A total of 23 U-boats were stationed in the Gulf of Mexico during World War II. Over the course of the conflict, they took out a number of Allied vessels, with only one meeting a similar fate. U-166 had only been stationed in the area for a short while when she was taken out by an American ship – however, US Navy officials didn’t believe it at the time.
The Type IXC U-166 was commissioned into service with the Kriegsmarine in March 1942, in the midst of the Second World War. After undergoing training with the 4th U-boat Flotilla, she was transferred to frontline service with the 10th U-boat Flotilla. The vessel first patroled the British Isles, before traveling to France and, later, crossing the Atlantic for the Gulf of Mexico.
Over the course of the U-boat‘s short military career, she sunk four vessels: the Dominican sailing ship Carmen, the SS Oneida, Gertrude FV and the SS Robert E. Lee (1924). The latter encounter ultimately led to U-166‘s demise.
On July 30, 1942, U-166 torpedoed Robert E. Lee just south of the Mississippi River Delta, causing the ship to sink beneath the water’s surface. Her escort, the submarine chaser PC-566, launched a counterattack, with skipper Lt. Cmdr. Herbert G. Claudius claiming to have sunk the U-boat with depth charges. Navy officials didn’t believe this, however, and removed Claudius from his command. He was then sent to anti-submarine warfare school.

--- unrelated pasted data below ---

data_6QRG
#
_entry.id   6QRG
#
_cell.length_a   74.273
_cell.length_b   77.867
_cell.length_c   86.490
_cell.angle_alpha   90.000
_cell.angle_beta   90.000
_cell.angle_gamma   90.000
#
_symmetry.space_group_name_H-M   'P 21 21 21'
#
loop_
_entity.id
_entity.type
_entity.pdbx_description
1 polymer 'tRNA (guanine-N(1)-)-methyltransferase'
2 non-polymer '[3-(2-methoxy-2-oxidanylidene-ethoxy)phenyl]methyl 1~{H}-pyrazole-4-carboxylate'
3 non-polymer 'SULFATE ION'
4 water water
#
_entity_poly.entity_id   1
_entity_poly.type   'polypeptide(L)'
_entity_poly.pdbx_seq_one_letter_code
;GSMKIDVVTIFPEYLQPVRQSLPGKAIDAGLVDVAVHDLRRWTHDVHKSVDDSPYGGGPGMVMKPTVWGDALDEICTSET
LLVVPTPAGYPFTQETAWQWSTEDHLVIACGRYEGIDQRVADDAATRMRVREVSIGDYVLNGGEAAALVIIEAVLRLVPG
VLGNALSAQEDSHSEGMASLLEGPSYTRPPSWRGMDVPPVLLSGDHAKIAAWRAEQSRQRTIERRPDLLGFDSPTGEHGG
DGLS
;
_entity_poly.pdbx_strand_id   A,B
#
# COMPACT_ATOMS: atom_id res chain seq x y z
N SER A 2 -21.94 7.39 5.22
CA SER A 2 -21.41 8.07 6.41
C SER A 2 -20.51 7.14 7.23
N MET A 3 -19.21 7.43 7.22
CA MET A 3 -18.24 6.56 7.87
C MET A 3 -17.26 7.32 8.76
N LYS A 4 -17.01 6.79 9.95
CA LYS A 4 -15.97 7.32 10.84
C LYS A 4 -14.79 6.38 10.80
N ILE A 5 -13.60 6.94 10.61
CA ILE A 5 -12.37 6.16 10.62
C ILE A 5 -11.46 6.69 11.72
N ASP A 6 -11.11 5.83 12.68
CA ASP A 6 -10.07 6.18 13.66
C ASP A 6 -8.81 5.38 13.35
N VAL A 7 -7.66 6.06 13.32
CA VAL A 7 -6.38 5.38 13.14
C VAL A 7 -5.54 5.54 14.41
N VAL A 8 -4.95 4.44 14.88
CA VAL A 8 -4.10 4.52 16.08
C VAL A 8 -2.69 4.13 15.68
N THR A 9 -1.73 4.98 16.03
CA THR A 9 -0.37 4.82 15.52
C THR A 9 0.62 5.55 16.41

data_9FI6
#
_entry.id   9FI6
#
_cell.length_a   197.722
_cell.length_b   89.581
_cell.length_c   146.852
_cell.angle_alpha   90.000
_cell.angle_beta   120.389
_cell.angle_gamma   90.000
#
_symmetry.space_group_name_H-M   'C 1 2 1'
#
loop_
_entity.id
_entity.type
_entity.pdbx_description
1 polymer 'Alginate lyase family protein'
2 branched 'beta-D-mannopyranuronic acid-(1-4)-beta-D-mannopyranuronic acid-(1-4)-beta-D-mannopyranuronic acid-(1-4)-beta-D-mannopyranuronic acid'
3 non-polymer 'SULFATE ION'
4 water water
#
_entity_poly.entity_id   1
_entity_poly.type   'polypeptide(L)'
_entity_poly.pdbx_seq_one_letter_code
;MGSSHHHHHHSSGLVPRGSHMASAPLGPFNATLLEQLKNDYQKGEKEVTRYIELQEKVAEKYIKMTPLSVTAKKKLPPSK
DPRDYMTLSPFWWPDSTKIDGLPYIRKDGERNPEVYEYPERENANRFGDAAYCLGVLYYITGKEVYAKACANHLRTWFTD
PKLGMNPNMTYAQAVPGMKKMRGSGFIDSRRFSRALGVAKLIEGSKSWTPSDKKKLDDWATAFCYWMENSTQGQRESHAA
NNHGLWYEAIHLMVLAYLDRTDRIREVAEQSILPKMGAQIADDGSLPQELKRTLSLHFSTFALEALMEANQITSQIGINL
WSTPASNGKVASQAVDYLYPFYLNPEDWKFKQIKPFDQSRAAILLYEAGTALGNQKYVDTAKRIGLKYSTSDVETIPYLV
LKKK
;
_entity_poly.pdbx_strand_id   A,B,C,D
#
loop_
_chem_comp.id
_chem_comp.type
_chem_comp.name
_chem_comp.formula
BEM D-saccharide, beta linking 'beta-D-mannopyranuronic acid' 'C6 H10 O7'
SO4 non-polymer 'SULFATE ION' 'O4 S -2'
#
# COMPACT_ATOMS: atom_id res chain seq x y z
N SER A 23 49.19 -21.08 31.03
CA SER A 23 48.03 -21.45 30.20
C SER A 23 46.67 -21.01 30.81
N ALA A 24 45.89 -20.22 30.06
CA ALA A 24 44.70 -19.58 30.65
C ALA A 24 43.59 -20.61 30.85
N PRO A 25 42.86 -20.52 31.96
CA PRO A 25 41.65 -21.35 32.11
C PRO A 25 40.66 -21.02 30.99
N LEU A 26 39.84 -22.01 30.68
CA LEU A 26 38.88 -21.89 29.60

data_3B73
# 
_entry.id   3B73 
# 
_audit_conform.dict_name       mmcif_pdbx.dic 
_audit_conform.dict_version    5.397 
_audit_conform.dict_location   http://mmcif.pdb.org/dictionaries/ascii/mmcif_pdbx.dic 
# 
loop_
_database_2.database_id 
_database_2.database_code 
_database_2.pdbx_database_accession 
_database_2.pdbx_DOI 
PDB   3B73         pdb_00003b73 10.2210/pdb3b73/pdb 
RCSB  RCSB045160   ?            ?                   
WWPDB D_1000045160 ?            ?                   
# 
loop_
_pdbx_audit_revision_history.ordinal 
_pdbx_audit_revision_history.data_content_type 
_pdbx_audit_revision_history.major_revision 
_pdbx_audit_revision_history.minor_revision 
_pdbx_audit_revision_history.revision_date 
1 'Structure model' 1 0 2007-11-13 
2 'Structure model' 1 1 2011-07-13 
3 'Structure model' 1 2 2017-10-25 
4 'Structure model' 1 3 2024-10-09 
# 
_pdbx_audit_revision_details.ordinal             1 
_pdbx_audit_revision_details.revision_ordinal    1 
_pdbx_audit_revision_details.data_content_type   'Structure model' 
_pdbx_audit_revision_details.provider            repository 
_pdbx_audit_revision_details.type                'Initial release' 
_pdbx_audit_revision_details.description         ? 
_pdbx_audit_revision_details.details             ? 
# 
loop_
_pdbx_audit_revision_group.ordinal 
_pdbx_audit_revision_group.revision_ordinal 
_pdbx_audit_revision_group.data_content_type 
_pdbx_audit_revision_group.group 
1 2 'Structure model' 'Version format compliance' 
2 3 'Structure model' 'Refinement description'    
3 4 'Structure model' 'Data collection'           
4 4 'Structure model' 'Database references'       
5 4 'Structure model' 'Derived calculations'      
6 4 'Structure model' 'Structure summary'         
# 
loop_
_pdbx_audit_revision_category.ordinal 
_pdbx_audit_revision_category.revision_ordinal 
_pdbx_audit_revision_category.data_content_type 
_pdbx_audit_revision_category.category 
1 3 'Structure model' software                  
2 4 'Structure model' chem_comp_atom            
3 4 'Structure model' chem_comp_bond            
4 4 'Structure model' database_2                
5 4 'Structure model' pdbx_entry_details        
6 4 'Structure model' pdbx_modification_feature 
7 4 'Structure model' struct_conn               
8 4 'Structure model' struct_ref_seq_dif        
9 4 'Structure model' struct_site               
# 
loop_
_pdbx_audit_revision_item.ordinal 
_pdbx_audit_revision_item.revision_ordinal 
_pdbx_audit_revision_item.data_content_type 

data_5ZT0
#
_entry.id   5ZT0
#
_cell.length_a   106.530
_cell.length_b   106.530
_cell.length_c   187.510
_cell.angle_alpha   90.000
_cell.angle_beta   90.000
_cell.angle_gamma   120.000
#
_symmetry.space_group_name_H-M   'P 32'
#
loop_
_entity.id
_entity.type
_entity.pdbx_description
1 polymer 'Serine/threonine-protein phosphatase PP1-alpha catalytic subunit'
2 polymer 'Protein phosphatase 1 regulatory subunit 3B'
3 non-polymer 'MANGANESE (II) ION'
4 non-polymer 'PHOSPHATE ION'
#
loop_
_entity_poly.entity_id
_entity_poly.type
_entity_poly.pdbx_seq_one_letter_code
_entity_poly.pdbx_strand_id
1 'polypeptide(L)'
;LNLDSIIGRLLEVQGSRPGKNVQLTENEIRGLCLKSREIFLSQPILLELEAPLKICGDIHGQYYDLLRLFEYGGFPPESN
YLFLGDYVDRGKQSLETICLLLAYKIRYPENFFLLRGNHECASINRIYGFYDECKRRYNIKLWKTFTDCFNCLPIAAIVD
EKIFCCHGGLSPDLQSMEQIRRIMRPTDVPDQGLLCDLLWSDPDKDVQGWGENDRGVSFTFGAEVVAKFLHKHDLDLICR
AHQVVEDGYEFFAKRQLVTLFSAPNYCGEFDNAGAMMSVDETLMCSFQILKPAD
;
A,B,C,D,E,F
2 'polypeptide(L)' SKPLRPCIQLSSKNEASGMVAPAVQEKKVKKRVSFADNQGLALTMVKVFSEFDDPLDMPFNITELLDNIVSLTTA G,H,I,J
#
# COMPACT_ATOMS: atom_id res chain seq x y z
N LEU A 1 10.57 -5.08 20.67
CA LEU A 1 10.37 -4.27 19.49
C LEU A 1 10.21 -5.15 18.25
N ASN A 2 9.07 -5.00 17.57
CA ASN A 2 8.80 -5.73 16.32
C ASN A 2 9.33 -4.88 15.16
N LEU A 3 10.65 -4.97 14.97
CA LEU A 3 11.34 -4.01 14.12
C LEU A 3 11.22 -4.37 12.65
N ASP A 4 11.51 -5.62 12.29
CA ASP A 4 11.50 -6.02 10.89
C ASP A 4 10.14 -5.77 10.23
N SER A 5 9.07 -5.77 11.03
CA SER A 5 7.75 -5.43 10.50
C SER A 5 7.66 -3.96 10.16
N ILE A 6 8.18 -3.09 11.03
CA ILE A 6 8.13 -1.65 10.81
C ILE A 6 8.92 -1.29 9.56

That same day, a US Coast Guard Grumman J4F-1 Widgeon spotted a U-boat off the coast of Louisiana. According to its crew, an engagement ensued and the aircraft hit the vessel. That same day, U-166 and her 52-man crew were reported as missing, despite no U-boat having been found following the attack.
The location of U-166‘s wreck remained unknown until 2001, when the remains of Robert E. Lee were found less than two miles from where the ship had been attacked. Sonar led researchers to the U-boat, some 6,650 feet below water. While the vessel was covered in silt, her conning tower and deck gun were still visible.
Given the remains of her crew remain within, U-166 was subsequently declared a war grave.
In 2014, a survey of the U-boat showed that her bow had been destroyed, with historians theorizing that a depth charge had hit the forward deck. When the munition exploded, it triggered the detonation of U-166 torpedoes, causing the vessel to sink.
As a result of this new information, it was determined that PC-566 had actually been responsible for the U-boat’s loss. Claudius was posthumously awarded the Legion of Merit with Combat “V,” with then-Secretary of the Navy Ray Mabus saying, “Seventy years later, we now know that [Claudius’s] report after the action was absolutely correct. [Claudius’s ship] did sink that U-boat, and it’s never too late to set the record straight.”
U-166 holds the distinction of being the only U-boat to have ever been lost in the Gulf of Mexico.